Do you love your job? As a manager or CEO, you're probably delighted with your paycheque at the end of the month. Your employees, on the other hand, will punch in at 9 and out again at 5, but with less responsibility, there is more time to reflect upon their role in the office. And so the question really shouldn't be whether or not you love your job, but whether your employees love theirs?
Lack of Face Time
In today's active workplace, managers must make sure all employees, especially the ones who work remotely, are engaged. Employees should have a frequent feedback system and be made to feel as if their opinions are valued. A lack of real-time, face-to-face communication among teams and with managers can leave employees feeling less connected to the organization, hence demotivating them.
Every organization needs to nurture top talent, but creating an elite group of people who are given special development opportunities or the best projects can and will often backfire. Playing favourites can be anything from taking one team out to lunch to celebrate some achievement, but not giving other teams the same treatment when they achieve something alike. When talented individuals see themselves as having no future in the company, they're going to look elsewhere.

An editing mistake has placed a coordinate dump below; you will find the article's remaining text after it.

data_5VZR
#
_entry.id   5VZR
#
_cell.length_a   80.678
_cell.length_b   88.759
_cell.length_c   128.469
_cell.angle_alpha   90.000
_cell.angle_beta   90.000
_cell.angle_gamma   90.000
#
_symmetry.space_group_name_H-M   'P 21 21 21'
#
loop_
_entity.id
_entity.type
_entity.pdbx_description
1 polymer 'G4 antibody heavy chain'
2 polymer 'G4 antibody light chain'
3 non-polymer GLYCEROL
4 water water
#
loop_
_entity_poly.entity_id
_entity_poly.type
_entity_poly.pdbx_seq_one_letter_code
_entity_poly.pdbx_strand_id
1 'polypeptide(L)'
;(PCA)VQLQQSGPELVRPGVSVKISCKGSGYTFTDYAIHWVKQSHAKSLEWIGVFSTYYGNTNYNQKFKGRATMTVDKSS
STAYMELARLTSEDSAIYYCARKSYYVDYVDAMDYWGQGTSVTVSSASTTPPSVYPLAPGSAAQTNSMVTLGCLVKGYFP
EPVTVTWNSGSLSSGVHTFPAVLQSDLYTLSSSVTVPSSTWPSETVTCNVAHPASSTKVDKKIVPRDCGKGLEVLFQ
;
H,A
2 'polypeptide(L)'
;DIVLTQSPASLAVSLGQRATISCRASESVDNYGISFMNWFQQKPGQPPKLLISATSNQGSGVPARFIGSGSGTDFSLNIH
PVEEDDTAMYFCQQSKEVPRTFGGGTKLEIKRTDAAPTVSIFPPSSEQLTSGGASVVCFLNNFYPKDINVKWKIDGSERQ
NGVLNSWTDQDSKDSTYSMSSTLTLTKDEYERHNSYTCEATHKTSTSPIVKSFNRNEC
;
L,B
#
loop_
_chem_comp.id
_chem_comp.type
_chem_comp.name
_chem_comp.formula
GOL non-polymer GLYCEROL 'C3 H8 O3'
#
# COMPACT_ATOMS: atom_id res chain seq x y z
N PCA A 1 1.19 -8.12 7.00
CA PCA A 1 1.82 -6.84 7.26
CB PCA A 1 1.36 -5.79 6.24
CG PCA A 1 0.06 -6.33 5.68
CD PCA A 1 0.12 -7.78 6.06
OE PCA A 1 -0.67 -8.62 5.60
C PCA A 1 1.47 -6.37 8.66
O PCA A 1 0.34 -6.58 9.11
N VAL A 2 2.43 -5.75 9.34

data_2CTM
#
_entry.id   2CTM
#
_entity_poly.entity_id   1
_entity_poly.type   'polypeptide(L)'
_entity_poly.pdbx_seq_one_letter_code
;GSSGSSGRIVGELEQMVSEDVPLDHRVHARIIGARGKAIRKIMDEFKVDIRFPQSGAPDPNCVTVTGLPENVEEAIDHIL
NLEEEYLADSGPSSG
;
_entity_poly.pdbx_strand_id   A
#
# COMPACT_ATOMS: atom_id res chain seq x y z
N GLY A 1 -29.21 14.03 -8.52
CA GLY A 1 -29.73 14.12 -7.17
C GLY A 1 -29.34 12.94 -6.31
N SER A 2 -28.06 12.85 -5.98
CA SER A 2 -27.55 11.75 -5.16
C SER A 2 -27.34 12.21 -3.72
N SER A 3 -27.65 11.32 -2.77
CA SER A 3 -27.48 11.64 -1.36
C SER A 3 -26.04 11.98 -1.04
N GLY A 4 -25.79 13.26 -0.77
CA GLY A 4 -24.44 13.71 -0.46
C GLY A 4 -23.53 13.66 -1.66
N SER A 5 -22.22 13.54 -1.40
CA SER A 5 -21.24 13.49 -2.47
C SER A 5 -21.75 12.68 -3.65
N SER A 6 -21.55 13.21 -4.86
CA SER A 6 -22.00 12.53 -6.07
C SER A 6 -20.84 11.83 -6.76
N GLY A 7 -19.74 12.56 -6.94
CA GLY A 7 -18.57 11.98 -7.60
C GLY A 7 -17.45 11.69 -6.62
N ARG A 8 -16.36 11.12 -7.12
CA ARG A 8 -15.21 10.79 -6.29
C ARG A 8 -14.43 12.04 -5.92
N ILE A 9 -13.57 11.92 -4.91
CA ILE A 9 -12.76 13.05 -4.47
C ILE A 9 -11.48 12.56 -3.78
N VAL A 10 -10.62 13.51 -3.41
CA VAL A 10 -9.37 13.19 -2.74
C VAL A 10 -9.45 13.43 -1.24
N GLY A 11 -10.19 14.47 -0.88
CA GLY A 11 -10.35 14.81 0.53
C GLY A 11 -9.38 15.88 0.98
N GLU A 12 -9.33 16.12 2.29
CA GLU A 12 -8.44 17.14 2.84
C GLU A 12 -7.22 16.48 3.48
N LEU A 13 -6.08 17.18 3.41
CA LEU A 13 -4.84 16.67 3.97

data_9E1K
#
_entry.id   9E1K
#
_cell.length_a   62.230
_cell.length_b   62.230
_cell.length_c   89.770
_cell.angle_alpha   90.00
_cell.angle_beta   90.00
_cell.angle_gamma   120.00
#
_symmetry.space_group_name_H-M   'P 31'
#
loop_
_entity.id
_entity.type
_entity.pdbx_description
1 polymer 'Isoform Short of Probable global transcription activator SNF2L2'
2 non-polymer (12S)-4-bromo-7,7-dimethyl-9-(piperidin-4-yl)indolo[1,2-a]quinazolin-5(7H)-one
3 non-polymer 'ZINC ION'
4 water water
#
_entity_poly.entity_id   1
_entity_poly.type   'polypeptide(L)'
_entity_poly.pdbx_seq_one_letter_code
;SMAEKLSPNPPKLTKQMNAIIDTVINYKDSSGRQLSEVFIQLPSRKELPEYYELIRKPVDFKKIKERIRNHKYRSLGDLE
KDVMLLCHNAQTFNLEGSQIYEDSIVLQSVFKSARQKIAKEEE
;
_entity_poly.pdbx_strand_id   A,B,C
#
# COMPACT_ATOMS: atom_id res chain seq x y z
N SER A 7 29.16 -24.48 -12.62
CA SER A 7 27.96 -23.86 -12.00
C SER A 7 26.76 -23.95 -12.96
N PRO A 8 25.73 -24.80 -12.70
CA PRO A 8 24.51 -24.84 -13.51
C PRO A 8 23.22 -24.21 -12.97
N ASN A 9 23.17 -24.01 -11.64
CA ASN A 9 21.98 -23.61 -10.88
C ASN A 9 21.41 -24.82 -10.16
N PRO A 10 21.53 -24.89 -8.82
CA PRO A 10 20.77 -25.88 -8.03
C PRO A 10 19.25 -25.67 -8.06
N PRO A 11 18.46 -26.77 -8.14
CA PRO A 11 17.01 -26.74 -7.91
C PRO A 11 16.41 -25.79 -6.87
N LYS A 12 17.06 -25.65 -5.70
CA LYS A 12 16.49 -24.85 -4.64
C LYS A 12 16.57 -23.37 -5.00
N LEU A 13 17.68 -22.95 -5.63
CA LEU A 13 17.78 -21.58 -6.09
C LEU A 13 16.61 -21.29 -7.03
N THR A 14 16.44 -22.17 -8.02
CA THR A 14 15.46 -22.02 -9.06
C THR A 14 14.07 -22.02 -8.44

According to researchers at Harvard Business School, external rewards and punishments can work well for algorithmic tasks but are detrimental for heuristic ones. Rewards aren't demotivating if they are unforeseen and offered only after the task is complete. Offering it at the beginning will inevitably focus people's attention on obtaining the reward, rather than solving the problem. When managers use rewards to motivate, that's when they are most demotivating.
Micromanagers can really get under the skin of personnel. There's nothing worse when trying to do your routine job, then to have someone breathing down your neck the whole time, trying to control your process. When CEOs or managers start to follow this, employees feel like no one has confidence in them, and that inevitably triggers disengagement and apathy towards the job at hand.